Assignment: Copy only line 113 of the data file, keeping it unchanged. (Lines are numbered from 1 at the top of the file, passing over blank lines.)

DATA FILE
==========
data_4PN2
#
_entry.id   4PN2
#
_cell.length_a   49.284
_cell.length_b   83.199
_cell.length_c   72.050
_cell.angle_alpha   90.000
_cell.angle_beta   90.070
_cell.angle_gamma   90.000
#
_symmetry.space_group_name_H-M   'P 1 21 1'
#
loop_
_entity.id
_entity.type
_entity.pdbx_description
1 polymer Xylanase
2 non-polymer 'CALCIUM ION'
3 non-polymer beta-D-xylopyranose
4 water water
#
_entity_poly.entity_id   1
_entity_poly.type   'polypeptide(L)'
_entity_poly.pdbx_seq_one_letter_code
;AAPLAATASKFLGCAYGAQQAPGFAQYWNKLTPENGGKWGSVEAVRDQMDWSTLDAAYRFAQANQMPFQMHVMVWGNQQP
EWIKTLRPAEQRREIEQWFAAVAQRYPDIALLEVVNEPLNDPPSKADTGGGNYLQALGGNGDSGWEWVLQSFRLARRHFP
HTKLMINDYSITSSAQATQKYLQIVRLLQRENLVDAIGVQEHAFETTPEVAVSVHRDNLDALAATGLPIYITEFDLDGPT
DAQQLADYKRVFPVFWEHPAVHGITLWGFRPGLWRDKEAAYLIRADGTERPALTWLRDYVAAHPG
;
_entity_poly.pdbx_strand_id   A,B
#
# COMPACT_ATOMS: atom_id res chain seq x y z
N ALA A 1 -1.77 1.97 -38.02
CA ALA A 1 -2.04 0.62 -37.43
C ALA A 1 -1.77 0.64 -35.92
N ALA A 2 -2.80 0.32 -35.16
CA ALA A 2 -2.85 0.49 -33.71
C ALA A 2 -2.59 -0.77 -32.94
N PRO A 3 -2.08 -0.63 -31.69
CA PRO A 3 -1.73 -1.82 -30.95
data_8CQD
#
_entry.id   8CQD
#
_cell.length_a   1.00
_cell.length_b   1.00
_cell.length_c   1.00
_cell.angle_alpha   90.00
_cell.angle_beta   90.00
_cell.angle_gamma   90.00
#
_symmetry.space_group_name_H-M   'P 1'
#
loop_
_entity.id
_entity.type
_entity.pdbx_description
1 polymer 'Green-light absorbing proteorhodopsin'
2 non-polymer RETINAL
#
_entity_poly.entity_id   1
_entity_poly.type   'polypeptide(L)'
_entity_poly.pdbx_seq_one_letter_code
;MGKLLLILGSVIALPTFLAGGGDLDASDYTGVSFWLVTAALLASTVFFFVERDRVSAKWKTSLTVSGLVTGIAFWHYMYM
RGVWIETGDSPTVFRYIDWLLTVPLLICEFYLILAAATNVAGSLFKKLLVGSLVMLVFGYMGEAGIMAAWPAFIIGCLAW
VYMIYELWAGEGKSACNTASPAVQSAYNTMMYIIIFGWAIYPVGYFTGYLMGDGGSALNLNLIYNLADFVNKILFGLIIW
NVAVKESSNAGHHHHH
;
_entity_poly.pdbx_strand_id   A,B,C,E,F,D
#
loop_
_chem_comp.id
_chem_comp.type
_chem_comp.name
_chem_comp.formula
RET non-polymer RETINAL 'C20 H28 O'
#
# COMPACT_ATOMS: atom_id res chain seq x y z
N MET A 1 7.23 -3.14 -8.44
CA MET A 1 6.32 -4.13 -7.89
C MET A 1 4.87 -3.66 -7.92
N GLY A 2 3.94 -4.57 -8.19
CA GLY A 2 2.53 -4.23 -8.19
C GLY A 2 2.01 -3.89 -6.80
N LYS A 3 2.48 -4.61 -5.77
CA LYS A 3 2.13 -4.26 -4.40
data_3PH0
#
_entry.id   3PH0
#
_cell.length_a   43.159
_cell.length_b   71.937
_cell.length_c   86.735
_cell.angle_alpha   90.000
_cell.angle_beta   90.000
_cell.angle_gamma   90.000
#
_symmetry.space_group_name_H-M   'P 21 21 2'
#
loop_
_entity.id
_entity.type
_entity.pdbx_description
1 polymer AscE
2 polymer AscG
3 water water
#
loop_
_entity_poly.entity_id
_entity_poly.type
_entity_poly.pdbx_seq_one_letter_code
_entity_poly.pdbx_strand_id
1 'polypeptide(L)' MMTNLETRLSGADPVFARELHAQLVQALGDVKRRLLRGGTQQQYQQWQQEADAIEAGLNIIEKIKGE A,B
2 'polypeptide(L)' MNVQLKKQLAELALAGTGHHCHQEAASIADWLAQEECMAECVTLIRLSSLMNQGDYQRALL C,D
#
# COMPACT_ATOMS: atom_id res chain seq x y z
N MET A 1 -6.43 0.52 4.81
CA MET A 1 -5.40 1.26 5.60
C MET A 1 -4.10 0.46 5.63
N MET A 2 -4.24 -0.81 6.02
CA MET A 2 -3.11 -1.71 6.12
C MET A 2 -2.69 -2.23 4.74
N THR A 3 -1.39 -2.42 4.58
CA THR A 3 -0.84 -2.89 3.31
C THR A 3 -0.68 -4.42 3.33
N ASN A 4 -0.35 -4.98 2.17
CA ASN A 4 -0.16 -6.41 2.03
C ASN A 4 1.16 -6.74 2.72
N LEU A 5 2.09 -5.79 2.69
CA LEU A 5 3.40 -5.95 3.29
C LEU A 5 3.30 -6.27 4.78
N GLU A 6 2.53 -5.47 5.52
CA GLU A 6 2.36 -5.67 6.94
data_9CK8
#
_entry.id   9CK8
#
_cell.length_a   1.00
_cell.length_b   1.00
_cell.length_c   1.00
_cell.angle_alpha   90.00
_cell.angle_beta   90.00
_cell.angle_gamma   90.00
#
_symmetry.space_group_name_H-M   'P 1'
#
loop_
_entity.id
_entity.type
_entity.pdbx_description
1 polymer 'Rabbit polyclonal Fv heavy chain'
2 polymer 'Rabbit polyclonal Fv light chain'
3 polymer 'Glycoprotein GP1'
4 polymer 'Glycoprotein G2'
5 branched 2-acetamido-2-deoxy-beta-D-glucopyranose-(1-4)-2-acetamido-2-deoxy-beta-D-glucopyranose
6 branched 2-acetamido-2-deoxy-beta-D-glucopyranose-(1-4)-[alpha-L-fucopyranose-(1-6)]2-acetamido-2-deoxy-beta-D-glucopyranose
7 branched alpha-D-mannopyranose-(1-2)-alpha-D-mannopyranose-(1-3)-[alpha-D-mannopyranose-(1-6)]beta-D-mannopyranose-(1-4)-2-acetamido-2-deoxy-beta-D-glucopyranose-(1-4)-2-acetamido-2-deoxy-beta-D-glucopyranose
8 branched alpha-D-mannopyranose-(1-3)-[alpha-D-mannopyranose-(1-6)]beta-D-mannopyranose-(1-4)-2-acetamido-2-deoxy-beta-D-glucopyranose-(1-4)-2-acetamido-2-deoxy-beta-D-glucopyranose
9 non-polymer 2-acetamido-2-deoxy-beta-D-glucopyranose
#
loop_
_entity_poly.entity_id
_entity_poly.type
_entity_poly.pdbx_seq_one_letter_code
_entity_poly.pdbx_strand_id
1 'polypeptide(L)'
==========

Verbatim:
_entity_poly.pdbx_strand_id